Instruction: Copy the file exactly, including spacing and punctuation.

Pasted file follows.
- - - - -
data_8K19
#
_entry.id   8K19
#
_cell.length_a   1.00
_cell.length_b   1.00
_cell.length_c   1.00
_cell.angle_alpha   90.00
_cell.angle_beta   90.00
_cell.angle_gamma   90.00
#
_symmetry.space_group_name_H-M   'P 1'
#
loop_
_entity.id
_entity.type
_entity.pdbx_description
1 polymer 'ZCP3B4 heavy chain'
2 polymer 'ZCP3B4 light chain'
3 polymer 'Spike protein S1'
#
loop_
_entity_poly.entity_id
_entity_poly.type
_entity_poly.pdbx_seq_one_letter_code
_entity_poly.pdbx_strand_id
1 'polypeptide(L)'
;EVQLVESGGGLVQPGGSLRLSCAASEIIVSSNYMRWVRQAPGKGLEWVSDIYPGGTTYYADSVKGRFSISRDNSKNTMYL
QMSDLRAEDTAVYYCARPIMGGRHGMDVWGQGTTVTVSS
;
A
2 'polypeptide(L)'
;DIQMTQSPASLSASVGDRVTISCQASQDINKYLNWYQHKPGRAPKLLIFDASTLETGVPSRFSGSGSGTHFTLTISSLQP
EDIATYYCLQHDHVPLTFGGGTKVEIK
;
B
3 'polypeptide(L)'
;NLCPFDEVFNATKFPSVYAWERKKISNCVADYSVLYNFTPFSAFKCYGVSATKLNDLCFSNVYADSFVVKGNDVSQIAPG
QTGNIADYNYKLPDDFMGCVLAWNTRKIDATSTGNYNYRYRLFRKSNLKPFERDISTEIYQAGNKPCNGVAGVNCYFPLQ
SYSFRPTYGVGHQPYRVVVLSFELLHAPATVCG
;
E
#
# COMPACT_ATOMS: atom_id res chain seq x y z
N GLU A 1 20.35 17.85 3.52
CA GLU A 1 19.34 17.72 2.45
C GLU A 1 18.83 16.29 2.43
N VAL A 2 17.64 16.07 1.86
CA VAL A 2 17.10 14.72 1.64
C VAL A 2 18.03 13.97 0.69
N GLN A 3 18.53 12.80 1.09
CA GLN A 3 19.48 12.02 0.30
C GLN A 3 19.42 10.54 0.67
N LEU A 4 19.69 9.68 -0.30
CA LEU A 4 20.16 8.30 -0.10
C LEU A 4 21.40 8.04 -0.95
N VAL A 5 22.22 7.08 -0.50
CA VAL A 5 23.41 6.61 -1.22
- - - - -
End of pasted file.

data_8K19
#
_entry.id   8K19
#
_cell.length_a   1.00
_cell.length_b   1.00
_cell.length_c   1.00
_cell.angle_alpha   90.00
_cell.angle_beta   90.00
_cell.angle_gamma   90.00
#
_symmetry.space_group_name_H-M   'P 1'
#
loop_
_entity.id
_entity.type
_entity.pdbx_description
1 polymer 'ZCP3B4 heavy chain'
2 polymer 'ZCP3B4 light chain'
3 polymer 'Spike protein S1'
#
loop_
_entity_poly.entity_id
_entity_poly.type
_entity_poly.pdbx_seq_one_letter_code
_entity_poly.pdbx_strand_id
1 'polypeptide(L)'
;EVQLVESGGGLVQPGGSLRLSCAASEIIVSSNYMRWVRQAPGKGLEWVSDIYPGGTTYYADSVKGRFSISRDNSKNTMYL
QMSDLRAEDTAVYYCARPIMGGRHGMDVWGQGTTVTVSS
;
A
2 'polypeptide(L)'
;DIQMTQSPASLSASVGDRVTISCQASQDINKYLNWYQHKPGRAPKLLIFDASTLETGVPSRFSGSGSGTHFTLTISSLQP
EDIATYYCLQHDHVPLTFGGGTKVEIK
;
B
3 'polypeptide(L)'
;NLCPFDEVFNATKFPSVYAWERKKISNCVADYSVLYNFTPFSAFKCYGVSATKLNDLCFSNVYADSFVVKGNDVSQIAPG
QTGNIADYNYKLPDDFMGCVLAWNTRKIDATSTGNYNYRYRLFRKSNLKPFERDISTEIYQAGNKPCNGVAGVNCYFPLQ
SYSFRPTYGVGHQPYRVVVLSFELLHAPATVCG
;
E
#
# COMPACT_ATOMS: atom_id res chain seq x y z
N GLU A 1 20.35 17.85 3.52
CA GLU A 1 19.34 17.72 2.45
C GLU A 1 18.83 16.29 2.43
N VAL A 2 17.64 16.07 1.86
CA VAL A 2 17.10 14.72 1.64
C VAL A 2 18.03 13.97 0.69
N GLN A 3 18.53 12.80 1.09
CA GLN A 3 19.48 12.02 0.30
C GLN A 3 19.42 10.54 0.67
N LEU A 4 19.69 9.68 -0.30
CA LEU A 4 20.16 8.30 -0.10
C LEU A 4 21.40 8.04 -0.95
N VAL A 5 22.22 7.08 -0.50
CA VAL A 5 23.41 6.61 -1.22